After graduating from the HCMC-based Vietnam University of Science Nguyen Thi Kieu Phuong confidently pursued synthetic chemistry, focusing strongly on metal-organic frameworks (MOFs).
Having conducted research for several years, Phuong was successful in transforming CO2 into a new material to be used in healthcare as well as industrial manufacturing.
Dr. Nguyen Thi Kieu Phuong is checking a new MOF in the lab
Recalling her time in the Center for Innovative Materials and Architectures (INOMAR - formerly Center for Molecular and Nanoarchitecture), Dr. Nguyen Thi Kieu Phuong shared that she was so lucky at that time to receive support for her study in MOF from her seniors, and most importantly Prof. Omar Yaghi from California University of the US (UCLA), which is a partner of the Vietnam National University – Ho Chi Minh City (VNU-HCM).
Despite that help, in the period between 2011 – 2015, due to a serious lack of equipment as well as experts in the field of MOF, she met various obstacles and even had to temporarily stopped her research.
However, thanks to encouragement from her teachers and colleagues in the center, Dr. Phuong persisted on her work and successfully defended her doctoral thesis in 2018, finding 10 new MOF materials.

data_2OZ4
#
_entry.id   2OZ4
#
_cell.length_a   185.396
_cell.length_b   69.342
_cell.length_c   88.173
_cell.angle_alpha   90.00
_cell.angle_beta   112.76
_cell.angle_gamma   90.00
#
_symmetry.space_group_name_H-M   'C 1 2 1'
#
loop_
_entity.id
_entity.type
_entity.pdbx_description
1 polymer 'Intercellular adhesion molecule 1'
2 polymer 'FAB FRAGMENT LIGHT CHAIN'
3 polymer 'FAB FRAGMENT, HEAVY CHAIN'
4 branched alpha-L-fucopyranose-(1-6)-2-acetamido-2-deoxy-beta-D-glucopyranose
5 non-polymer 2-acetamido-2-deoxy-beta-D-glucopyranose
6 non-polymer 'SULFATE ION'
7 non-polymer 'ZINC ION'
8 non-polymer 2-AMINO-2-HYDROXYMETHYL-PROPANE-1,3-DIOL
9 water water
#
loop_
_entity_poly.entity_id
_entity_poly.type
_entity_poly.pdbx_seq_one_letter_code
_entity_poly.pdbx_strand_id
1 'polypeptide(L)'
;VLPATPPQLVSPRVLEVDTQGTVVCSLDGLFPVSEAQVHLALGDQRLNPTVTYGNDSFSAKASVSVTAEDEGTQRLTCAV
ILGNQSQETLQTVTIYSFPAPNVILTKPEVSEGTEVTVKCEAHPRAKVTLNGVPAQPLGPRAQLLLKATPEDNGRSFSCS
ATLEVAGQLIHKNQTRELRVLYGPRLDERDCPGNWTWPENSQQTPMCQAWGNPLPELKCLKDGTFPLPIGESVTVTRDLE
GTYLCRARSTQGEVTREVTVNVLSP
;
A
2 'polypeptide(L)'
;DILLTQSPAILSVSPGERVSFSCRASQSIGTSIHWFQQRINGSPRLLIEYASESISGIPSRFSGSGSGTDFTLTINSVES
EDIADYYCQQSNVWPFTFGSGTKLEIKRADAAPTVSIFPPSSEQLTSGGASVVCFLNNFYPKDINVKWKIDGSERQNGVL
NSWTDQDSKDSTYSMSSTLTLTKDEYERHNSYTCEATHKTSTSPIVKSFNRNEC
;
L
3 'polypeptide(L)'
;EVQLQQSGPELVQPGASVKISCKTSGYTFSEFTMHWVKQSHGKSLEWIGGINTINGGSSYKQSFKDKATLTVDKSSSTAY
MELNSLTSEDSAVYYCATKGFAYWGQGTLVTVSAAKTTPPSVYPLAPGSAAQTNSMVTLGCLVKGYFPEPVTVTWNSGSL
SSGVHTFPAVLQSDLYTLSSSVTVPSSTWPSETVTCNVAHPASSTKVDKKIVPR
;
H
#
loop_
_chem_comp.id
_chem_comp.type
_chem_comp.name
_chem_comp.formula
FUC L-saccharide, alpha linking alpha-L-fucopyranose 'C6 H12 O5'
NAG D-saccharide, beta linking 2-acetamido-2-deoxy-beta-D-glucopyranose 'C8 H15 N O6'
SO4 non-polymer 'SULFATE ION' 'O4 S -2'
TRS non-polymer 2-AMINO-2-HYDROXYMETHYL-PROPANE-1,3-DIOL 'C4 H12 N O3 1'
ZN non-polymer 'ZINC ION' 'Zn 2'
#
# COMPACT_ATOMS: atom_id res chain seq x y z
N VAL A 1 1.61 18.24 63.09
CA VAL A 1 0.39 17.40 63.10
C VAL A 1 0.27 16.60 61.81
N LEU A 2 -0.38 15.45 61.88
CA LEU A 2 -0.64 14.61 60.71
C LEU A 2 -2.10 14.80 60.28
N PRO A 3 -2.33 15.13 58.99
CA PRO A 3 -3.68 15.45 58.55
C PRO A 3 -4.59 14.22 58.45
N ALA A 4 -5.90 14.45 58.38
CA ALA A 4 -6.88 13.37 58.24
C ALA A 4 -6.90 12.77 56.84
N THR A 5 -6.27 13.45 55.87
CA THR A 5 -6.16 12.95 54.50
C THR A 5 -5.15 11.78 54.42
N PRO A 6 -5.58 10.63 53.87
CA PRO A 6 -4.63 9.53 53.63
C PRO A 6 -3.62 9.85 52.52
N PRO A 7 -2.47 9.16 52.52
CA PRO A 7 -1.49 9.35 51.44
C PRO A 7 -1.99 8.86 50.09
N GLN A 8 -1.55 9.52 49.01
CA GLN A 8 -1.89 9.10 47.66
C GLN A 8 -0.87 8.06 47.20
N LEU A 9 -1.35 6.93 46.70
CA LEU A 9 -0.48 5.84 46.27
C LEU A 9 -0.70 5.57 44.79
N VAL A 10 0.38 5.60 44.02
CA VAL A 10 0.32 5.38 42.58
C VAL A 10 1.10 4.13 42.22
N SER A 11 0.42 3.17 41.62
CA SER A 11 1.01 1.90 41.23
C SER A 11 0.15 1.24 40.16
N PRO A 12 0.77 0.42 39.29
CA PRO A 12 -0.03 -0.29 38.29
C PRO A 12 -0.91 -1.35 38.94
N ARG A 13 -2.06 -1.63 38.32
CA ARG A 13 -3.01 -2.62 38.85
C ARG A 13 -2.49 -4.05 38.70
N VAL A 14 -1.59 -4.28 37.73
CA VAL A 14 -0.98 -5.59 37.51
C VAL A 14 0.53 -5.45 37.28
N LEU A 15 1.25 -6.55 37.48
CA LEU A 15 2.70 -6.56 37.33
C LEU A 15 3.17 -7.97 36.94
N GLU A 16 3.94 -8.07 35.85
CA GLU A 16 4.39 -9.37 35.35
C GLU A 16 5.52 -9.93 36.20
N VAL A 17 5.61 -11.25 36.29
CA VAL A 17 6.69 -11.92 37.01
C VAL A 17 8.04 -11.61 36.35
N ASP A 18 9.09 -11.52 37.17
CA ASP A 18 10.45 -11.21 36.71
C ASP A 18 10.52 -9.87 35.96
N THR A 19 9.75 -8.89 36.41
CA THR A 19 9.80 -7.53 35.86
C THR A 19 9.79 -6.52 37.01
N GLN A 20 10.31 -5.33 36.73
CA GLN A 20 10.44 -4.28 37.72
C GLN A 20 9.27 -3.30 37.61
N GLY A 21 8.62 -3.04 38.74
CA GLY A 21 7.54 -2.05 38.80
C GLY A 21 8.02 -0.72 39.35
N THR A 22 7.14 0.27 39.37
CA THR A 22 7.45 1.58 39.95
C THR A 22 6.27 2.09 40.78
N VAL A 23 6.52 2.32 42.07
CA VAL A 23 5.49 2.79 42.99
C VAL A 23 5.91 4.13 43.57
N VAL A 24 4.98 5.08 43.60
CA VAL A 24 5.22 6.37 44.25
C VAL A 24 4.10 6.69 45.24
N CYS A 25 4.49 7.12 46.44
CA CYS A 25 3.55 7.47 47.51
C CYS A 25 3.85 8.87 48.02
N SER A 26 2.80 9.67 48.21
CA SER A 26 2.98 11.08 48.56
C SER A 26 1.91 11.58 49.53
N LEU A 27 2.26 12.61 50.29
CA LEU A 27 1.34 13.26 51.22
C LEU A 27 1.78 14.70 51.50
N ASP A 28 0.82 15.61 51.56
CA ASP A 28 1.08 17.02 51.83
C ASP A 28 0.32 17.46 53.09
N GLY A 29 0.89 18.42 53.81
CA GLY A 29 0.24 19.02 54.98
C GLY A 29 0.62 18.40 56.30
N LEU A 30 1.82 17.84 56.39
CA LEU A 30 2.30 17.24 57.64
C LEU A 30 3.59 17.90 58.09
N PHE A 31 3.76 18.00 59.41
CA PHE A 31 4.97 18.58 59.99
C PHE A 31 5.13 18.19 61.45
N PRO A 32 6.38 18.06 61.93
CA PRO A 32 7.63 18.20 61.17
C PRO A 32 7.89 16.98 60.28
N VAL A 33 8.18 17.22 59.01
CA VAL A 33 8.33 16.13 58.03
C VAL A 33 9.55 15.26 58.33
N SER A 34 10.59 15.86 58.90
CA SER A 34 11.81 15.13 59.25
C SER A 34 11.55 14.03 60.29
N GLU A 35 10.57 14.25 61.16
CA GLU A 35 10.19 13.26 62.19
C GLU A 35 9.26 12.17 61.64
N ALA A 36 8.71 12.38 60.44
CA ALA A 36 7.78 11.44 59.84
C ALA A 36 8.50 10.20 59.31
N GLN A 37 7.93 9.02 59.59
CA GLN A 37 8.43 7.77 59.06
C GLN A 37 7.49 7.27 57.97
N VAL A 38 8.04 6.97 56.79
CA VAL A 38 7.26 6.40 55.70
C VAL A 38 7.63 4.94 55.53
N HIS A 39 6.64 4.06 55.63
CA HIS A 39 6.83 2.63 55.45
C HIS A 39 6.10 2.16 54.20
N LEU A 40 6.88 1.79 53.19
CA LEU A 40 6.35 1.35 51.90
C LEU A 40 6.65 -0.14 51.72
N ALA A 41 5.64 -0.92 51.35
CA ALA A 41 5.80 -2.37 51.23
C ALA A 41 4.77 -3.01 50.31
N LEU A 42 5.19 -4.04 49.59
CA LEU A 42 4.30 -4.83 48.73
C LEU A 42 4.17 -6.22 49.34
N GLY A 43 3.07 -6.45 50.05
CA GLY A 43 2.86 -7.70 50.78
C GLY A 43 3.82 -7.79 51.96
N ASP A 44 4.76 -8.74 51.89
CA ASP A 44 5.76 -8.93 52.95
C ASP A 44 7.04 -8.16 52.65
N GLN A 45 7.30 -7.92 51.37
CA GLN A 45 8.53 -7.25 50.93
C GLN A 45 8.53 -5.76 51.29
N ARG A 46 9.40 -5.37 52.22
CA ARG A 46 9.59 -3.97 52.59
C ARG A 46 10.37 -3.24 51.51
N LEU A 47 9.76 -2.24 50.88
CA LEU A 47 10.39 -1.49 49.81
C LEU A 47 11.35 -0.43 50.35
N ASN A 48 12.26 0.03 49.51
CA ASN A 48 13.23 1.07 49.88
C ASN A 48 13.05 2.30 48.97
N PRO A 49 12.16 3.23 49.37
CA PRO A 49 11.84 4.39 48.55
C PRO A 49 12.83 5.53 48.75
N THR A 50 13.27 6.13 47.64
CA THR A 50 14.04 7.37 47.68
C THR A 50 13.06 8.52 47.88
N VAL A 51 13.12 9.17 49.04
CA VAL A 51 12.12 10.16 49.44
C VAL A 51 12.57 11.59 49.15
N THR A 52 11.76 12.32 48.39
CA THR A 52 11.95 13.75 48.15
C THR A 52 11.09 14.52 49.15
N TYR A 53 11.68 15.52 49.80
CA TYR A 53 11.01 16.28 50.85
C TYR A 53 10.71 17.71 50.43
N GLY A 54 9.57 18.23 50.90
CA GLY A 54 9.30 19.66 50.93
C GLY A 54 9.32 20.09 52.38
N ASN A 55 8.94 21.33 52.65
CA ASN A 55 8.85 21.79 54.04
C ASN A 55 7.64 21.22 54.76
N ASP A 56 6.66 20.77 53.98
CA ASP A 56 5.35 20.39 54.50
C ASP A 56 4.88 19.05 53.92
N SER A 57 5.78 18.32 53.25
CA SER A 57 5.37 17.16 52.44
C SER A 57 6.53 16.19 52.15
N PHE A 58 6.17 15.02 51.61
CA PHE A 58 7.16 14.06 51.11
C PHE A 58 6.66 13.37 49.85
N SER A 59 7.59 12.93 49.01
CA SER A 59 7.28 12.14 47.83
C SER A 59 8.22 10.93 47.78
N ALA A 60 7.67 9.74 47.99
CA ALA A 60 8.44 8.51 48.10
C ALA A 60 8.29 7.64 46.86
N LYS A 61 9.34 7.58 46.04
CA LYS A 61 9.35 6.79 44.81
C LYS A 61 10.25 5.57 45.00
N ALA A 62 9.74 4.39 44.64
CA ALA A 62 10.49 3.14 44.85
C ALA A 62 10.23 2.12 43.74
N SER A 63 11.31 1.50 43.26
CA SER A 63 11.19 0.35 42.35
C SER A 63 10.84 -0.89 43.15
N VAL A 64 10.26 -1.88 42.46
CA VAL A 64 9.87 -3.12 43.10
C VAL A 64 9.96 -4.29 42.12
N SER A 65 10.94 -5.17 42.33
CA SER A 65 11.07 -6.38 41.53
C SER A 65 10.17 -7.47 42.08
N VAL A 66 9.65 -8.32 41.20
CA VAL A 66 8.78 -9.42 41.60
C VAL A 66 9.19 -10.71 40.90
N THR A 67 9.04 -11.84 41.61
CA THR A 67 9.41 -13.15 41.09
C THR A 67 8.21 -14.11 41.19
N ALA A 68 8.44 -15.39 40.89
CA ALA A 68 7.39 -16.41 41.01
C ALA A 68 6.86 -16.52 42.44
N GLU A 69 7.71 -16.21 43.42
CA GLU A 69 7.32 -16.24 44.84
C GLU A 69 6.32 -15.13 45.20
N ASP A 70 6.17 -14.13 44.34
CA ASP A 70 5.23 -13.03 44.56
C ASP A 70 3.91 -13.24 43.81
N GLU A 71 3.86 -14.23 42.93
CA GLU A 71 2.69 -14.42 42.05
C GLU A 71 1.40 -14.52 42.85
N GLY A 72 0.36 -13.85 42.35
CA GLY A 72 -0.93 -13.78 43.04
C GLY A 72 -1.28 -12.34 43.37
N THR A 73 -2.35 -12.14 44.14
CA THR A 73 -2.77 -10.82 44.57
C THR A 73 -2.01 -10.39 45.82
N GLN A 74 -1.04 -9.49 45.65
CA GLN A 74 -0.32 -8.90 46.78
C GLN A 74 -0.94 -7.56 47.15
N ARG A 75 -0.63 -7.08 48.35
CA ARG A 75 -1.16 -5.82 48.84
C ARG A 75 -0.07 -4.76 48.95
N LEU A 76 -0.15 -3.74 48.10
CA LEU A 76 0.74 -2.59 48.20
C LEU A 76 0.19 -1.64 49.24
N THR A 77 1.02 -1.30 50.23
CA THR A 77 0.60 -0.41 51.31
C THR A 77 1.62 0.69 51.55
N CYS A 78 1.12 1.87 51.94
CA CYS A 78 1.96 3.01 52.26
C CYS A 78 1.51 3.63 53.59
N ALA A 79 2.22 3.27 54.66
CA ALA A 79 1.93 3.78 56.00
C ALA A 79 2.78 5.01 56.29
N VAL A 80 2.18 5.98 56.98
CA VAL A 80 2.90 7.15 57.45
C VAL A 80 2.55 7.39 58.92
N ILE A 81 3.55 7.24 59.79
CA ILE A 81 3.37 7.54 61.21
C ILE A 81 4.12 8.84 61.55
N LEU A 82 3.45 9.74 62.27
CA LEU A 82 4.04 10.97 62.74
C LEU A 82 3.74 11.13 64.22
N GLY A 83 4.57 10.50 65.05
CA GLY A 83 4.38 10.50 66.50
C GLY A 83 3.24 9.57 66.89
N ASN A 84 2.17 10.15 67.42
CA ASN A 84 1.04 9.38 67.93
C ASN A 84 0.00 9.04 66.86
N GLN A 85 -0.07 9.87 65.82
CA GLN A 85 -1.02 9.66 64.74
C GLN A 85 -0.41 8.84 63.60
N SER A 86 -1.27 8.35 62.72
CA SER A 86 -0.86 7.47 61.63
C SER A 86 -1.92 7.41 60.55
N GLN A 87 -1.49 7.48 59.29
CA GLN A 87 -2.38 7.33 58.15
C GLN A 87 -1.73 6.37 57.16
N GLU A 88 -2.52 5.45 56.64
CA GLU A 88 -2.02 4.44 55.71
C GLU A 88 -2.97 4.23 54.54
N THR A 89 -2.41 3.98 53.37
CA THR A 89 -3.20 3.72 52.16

According to Associate Professor Dr. Phan Bach Thang, Head of INOMAR, thanks to the help of experts from UCLA, Dr. Phuong and partners gained much precious knowledge on MOF to boldly following a completely new direction of studying about the absorbance of CO2 to create new materials.
Her research is published widely on prestigious international journals owing to its innovation. This success is also a proof of a wise investment of VNU-HCM into fundamental science, along with its direction in clean energy, pollution treatment, and material usage in healthcare as well as industry.
MOFs are a new class of compounds formed by links between metal ions or clusters and organic ligands.
Their advantages include a huge surface area, large-sized pores, spongy structures, circular frames.
These materials can therefore be applied in several fields to store and separate gas or to become heterogeneous catalysis.
In addition, the use of CO2 to create new materials is attracting much interest among scientists thanks to its usefulness to the environment and economy.
Discussing her future goals, Dr. Phuong hoped that her research results could be used to reduce the amount of CO2 in the air and to become heterogeneous catalysis in synthetic chemical reactions in the pharmaceutical field.
Also, she expected the new MOFs would be designed and applied in reality to cut manufacturing cost, to minimize chemical exhausted fumes released into the atmosphere.
However, Dr. Phuong commented that turning a research result into reality requires much effort as it depends on various factors like current conditions, mechanisms, and financial status.
Her team was able to form a strong foundation, so all that are left is a suitable method to make good use of that foundation. Hopefully, that method will be devised soon.